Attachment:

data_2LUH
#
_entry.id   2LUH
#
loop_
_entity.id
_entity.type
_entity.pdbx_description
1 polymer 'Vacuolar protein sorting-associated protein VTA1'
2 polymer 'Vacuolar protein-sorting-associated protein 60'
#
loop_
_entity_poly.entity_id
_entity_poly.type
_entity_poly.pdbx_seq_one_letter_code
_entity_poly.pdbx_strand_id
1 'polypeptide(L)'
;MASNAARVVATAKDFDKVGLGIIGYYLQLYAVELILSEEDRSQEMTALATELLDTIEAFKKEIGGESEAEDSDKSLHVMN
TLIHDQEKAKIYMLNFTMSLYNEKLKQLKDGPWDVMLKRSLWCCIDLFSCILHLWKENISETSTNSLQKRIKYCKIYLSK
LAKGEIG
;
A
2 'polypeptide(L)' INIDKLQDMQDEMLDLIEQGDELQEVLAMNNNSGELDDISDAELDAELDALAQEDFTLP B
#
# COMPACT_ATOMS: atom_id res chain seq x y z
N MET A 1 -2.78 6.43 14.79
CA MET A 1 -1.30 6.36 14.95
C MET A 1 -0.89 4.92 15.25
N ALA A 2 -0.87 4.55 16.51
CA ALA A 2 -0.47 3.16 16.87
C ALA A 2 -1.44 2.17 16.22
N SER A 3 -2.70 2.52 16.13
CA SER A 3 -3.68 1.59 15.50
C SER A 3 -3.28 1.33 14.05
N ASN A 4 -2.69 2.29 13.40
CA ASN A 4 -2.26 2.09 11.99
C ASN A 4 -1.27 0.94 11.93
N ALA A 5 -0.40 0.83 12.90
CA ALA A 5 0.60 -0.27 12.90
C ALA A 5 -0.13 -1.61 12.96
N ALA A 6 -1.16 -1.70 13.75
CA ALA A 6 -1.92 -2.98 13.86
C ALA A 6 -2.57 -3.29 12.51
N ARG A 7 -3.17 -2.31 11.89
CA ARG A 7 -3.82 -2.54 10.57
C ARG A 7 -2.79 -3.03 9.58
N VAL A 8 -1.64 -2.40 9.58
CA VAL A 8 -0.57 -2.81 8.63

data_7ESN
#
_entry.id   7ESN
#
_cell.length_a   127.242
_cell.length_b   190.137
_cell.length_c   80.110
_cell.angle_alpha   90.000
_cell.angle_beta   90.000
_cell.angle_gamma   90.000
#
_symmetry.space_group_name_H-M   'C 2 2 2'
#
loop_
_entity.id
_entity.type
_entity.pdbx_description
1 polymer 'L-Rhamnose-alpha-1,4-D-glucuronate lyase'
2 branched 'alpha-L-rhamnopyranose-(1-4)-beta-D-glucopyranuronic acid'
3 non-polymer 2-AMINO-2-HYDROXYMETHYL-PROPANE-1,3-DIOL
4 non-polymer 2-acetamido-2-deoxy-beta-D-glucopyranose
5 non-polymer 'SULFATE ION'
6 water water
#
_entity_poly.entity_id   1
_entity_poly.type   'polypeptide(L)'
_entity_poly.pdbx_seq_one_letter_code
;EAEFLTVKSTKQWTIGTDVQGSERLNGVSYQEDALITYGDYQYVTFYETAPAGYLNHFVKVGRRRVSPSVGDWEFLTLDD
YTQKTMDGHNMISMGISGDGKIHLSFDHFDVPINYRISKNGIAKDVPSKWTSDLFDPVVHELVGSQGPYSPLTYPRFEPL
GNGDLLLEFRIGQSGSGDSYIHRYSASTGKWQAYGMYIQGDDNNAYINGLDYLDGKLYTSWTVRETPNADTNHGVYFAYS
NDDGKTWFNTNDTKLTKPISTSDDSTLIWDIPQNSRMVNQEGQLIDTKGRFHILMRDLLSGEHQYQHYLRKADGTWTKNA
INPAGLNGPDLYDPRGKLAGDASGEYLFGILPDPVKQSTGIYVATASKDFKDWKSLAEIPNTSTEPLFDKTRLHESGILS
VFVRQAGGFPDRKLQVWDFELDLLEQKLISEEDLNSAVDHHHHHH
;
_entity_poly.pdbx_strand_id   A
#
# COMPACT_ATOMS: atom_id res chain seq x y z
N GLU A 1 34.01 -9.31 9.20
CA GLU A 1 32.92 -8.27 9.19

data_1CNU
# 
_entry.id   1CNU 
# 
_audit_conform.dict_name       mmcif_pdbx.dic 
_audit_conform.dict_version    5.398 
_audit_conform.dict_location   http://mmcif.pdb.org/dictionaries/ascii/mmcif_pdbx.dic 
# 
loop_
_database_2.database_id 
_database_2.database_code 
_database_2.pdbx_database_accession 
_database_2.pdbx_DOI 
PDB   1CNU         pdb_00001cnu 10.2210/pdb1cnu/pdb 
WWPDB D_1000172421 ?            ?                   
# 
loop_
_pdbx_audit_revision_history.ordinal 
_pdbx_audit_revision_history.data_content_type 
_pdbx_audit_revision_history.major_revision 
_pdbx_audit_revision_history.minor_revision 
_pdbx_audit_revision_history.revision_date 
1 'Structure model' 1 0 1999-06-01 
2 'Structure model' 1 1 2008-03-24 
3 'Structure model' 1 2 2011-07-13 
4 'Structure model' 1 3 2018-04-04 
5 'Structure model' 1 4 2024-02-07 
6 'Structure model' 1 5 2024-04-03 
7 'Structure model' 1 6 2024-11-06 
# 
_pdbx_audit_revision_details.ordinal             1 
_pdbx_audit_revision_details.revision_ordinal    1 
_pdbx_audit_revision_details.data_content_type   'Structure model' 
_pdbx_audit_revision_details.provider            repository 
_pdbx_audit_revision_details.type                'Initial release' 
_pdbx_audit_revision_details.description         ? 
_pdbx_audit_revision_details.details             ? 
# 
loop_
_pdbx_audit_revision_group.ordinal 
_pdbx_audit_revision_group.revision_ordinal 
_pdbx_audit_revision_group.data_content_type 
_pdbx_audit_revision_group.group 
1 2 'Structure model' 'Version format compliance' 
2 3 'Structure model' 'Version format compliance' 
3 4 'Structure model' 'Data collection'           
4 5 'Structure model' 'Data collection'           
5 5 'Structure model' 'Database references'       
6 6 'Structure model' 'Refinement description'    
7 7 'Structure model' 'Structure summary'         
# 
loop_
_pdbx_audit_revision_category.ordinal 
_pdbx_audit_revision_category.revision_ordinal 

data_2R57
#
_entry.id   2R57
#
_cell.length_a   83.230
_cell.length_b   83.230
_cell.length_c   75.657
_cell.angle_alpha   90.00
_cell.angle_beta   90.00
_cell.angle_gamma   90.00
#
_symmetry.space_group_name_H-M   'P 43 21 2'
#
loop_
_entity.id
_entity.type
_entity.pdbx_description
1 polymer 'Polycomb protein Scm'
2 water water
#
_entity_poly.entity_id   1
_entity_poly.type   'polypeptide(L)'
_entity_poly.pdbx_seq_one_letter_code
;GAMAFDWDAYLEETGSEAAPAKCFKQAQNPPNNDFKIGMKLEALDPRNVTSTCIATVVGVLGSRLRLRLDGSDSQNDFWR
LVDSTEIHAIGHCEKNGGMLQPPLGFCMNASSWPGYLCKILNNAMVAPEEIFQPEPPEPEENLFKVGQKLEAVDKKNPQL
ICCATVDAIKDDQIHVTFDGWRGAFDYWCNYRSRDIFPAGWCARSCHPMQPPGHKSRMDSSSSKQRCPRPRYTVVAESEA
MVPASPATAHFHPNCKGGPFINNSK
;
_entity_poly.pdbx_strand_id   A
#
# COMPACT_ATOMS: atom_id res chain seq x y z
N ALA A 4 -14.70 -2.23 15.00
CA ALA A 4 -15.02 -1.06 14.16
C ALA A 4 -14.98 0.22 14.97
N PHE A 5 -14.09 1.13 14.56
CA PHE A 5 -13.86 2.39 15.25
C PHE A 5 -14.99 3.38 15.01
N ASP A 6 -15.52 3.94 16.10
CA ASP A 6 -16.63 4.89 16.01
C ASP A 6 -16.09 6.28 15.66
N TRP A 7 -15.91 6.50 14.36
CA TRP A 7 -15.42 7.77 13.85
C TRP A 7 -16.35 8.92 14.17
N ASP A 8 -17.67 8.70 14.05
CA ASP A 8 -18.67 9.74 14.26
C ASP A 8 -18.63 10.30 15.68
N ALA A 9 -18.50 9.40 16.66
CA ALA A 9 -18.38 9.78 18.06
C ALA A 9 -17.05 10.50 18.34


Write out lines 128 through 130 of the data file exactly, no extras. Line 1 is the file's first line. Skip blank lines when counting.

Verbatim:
_pdbx_audit_revision_group.revision_ordinal 
_pdbx_audit_revision_group.data_content_type 
_pdbx_audit_revision_group.group 